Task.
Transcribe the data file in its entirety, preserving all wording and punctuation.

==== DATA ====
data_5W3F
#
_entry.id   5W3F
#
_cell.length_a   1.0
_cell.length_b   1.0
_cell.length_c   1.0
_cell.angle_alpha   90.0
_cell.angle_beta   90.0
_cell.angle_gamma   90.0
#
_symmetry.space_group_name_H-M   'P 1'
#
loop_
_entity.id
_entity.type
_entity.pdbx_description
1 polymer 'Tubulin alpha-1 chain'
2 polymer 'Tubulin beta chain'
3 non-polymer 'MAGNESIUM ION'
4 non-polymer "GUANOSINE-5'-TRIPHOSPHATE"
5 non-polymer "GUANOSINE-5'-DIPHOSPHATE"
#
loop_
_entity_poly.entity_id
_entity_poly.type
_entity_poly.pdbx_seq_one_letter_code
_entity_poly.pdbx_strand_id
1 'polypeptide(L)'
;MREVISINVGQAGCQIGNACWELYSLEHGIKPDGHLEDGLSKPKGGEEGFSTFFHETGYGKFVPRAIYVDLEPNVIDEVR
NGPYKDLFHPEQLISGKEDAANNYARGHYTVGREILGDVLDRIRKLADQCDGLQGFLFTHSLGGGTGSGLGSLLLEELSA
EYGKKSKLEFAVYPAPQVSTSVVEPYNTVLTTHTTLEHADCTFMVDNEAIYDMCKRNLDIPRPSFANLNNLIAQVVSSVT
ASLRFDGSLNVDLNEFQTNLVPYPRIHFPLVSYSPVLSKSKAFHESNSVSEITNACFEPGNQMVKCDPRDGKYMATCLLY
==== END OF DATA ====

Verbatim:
data_5W3F
#
_entry.id   5W3F
#
_cell.length_a   1.0
_cell.length_b   1.0
_cell.length_c   1.0
_cell.angle_alpha   90.0
_cell.angle_beta   90.0
_cell.angle_gamma   90.0
#
_symmetry.space_group_name_H-M   'P 1'
#
loop_
_entity.id
_entity.type
_entity.pdbx_description
1 polymer 'Tubulin alpha-1 chain'
2 polymer 'Tubulin beta chain'
3 non-polymer 'MAGNESIUM ION'
4 non-polymer "GUANOSINE-5'-TRIPHOSPHATE"
5 non-polymer "GUANOSINE-5'-DIPHOSPHATE"
#
loop_
_entity_poly.entity_id
_entity_poly.type
_entity_poly.pdbx_seq_one_letter_code
_entity_poly.pdbx_strand_id
1 'polypeptide(L)'
;MREVISINVGQAGCQIGNACWELYSLEHGIKPDGHLEDGLSKPKGGEEGFSTFFHETGYGKFVPRAIYVDLEPNVIDEVR
NGPYKDLFHPEQLISGKEDAANNYARGHYTVGREILGDVLDRIRKLADQCDGLQGFLFTHSLGGGTGSGLGSLLLEELSA
EYGKKSKLEFAVYPAPQVSTSVVEPYNTVLTTHTTLEHADCTFMVDNEAIYDMCKRNLDIPRPSFANLNNLIAQVVSSVT
ASLRFDGSLNVDLNEFQTNLVPYPRIHFPLVSYSPVLSKSKAFHESNSVSEITNACFEPGNQMVKCDPRDGKYMATCLLY